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Pottstown Area Middle School Students Win Top Prize $25,000 Columbus Foundation Community Grant in National Competition at Walt Disney World®
Students Plan to Develop Hand-Held Grocery Scanner to Quickly, Accurately Identify Food Allergens on Product Labels
WALT DISNEY WORLD, FL June 23, 2004 Bright ideas, solid research and teamwork won four students from Pottstown, PA the top prize the $25,000 Christopher Columbus Foundation Community Grant in the Christopher Columbus Awards held here this week. This national competition challenges middle-school students to explore opportunities for positive change in their communities.
St. Aloysius sixth-graders Jodie Leyfert and Alyse Ameer, The Wyndcroft School sixth-grader Alexa Tietjen, Visitation of the Blessed Virgin Mary seventh-grader Ryan McDevitt, and their coach, science teacher Kristen Nagurny competed against more than 1,200 students nationwide.
"Nearly 10% of children in the United States, are allergic to peanuts and dyes and it's hard to tell whether these items are actually in some common foods we buy," the students said. "We hope to eliminate this burden for people shopping and reduce the risk that they will unknowingly ingest an allergen."
$25,000 Columbus Grant Winners
After consulting with the Food and Drug Administration and experts in barcode and database technologies, and studying the labels of hundreds of food items, this team of students developed their own handheld scanner system that shoppers can use to quickly and accurately read product labels to flag eight different allergens that go by up to 72 different names depending on the manufacturer.
The students developed custom barcodes for each item, under all of its names, and tested it on actual product labels. The scanner works pretty much flawlessly and the students hope to turn it into a real product with the $25,000 Columbus Foundation Community Grant.
The team won an expense-paid trip to Walt Disney World, along with seven other finalist teams, to experience the science behind the thrills as part of the Christopher Columbus Academy. A panel of community leaders, scientists and experts in science education judged this idea as one of the top eight entries in the U.S.
Three other teams received awards at the national competition.
Gold Medal Award Hawken School, Lyndhurst, OH Concerned that a 12,000-year-old population of brook trout was endangered due to toxic runoff in the watershed, these students developed a plan to educate area residents about the consequences of their daily actions and to motivate them to change. As part of their education campaign, the students asked area residents to sign pledges to reduce point source pollution in their yards and neighborhoods, they tacked warning stickers on the drains alerting residents not to use the sewers as a dumping source and they educated residents about developing riparian buffer zones in their yards to contain the impact of fertilizers and other yard chemicals.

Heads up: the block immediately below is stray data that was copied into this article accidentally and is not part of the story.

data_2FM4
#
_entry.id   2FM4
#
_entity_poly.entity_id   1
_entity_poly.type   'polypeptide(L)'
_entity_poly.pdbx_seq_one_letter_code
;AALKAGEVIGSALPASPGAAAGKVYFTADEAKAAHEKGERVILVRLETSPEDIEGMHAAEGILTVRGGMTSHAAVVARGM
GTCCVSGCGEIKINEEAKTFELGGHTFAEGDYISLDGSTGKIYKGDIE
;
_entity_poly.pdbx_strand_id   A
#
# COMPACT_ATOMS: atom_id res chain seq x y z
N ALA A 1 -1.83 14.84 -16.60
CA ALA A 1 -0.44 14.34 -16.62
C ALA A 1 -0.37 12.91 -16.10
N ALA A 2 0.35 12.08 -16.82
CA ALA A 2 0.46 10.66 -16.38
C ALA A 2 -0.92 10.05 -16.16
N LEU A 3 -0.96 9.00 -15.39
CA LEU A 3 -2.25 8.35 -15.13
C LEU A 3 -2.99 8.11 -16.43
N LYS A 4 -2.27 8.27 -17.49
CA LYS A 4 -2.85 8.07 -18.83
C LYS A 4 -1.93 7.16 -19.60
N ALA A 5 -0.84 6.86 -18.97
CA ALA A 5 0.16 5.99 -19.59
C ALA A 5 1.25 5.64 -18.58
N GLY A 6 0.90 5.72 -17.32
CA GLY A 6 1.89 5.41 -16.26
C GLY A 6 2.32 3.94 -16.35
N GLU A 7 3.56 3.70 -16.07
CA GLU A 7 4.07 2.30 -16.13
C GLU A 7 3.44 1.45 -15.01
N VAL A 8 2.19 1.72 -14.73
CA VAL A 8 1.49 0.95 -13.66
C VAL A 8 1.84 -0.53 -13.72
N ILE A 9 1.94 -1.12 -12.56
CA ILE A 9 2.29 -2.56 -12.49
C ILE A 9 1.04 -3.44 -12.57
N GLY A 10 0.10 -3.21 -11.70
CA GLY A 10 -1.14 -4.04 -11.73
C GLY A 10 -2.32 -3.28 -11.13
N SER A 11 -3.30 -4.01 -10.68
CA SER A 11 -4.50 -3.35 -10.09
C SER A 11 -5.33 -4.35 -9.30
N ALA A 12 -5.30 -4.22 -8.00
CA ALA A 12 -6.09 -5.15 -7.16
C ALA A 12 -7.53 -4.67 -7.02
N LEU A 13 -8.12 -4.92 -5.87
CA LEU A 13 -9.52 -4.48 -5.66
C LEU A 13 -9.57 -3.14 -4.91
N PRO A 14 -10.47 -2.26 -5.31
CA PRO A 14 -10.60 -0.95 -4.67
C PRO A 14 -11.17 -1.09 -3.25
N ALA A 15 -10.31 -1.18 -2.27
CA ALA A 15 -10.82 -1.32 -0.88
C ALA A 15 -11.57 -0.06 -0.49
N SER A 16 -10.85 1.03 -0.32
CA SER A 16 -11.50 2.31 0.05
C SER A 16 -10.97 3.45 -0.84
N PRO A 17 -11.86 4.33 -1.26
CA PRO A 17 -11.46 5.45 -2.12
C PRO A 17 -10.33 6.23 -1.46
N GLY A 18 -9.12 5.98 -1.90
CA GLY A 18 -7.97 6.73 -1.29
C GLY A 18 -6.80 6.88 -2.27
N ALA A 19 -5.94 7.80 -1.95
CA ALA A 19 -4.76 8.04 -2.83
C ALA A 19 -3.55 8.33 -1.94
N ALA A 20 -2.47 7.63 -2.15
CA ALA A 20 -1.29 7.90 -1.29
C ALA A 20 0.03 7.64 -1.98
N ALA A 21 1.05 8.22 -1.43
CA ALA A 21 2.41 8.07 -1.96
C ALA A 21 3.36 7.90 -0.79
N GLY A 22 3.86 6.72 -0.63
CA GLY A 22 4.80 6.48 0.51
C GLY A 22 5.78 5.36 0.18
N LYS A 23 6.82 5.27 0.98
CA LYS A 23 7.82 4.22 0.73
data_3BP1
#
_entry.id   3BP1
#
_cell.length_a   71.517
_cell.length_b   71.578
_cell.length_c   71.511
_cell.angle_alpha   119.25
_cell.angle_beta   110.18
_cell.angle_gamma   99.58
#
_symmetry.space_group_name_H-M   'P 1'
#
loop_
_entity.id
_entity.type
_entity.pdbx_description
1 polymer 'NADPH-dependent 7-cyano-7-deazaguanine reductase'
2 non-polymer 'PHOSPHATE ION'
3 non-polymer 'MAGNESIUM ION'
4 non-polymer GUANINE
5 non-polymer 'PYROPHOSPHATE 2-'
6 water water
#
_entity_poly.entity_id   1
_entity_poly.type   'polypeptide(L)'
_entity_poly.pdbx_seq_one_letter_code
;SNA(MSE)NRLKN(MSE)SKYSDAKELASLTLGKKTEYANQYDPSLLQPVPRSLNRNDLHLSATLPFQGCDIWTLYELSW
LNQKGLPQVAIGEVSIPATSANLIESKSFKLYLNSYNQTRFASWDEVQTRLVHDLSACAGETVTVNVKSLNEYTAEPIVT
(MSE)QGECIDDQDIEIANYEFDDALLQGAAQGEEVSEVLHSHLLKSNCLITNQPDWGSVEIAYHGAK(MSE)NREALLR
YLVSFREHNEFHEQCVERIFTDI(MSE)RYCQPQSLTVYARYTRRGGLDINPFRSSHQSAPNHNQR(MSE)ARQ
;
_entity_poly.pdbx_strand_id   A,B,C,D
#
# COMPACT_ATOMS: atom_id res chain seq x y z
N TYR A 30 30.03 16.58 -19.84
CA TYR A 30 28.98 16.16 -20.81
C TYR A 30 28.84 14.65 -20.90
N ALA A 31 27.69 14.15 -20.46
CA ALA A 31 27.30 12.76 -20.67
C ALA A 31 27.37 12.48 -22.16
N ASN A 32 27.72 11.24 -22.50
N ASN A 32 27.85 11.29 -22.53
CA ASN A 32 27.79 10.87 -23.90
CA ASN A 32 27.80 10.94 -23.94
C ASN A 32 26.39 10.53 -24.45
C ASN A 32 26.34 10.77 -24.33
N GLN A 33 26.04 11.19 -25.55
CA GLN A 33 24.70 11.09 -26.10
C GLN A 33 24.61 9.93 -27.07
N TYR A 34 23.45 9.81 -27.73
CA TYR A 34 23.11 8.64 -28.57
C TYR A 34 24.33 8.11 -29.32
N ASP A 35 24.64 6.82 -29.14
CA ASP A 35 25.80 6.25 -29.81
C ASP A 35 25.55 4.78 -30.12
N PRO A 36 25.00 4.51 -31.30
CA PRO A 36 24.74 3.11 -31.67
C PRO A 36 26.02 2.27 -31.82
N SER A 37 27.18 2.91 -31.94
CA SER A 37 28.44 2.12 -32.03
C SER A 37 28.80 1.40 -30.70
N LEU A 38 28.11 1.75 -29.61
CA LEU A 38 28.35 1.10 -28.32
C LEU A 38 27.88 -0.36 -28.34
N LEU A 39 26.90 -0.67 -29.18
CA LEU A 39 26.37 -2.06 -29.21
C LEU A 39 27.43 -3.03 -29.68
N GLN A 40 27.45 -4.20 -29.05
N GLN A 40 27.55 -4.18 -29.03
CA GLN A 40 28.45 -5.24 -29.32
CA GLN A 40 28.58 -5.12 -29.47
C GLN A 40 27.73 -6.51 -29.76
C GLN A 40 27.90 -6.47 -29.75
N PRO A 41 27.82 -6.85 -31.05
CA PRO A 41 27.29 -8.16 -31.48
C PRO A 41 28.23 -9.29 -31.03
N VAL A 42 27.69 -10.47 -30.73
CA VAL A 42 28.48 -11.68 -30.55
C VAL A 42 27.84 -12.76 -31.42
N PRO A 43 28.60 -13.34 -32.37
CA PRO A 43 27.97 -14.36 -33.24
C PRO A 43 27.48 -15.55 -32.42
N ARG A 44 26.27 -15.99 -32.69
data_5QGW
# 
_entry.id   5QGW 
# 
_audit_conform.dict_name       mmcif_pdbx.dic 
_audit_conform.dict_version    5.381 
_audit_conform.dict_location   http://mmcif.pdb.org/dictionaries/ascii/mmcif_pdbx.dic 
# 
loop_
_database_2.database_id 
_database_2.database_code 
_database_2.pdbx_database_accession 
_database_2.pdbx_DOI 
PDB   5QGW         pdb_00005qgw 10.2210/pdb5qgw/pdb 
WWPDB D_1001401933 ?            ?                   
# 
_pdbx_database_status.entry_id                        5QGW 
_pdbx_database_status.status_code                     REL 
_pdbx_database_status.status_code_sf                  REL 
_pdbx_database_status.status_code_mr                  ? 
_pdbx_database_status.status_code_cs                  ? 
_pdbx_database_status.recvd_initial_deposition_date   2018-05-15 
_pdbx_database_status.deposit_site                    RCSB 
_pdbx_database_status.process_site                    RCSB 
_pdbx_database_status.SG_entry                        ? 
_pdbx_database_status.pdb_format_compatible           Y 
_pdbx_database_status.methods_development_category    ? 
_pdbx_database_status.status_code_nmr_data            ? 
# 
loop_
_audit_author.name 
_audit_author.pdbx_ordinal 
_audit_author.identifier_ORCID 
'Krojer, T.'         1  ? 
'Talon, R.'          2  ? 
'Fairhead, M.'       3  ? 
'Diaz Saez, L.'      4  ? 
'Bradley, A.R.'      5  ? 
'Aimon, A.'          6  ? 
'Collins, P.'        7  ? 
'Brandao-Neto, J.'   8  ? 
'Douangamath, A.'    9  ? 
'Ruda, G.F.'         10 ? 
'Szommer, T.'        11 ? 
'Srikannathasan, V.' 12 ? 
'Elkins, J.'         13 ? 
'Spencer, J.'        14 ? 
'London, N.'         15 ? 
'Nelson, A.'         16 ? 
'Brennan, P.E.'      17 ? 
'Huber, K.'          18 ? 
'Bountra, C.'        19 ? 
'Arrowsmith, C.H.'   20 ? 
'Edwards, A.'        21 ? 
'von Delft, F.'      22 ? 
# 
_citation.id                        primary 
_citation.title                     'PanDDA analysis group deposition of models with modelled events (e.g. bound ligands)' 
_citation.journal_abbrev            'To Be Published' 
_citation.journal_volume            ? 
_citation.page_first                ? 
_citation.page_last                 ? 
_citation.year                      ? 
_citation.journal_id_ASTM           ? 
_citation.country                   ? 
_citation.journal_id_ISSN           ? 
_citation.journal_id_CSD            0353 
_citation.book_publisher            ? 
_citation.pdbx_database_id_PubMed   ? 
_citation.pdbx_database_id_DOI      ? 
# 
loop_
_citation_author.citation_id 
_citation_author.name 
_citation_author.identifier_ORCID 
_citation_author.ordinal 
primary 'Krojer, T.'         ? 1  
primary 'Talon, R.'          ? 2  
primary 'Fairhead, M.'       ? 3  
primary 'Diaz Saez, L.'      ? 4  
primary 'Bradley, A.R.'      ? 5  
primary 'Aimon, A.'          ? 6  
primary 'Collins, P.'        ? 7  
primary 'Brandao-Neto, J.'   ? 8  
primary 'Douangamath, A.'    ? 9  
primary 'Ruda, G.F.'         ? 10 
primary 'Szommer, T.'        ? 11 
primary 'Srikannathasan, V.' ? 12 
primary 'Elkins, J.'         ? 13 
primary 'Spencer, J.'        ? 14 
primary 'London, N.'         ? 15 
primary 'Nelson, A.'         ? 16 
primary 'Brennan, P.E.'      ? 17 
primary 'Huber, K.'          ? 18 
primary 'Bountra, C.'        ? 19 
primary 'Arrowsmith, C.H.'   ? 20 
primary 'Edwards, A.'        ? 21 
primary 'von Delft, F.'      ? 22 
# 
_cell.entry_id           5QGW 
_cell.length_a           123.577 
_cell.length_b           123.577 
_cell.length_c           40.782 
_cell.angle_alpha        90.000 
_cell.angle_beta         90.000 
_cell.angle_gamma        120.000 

Gold Medal Award Hillel Academy, Fairfield, CT Every year, more than 200,000 children are treated in emergency rooms for playground related injuries, 70% of which are caused by falls on tough surfaces. Statistics like these prompted this team to test and develop what they consider to be the safest and cleanest playground surface recycled rubber. By dropping eggs, growing mold and conducting shoe invasion tests with different playground surfaces, the students determined that rubber would absorb the impact of falls, stay clean of mold and weeds, be most accessible to handicapped visitors, and be less likely to track into children's shoes and inside buildings.
Judges' Award A one-time award for addressing an emerging issue of critical importance: Childhood Obesity Enterprise Charter School, Buffalo, NY With childhood obesity on the rise to near epidemic proportions this team decided to take action. After surveying nearly 200 of their peers and finding that more than half have a sweet tooth, they decided to develop a healthy and tasty cookie to replace the high-sugar snacks teens typically eat. To take their idea a step further, they packaged their cookie in a pyramid shaped wrapper that also encourages kids to exercise.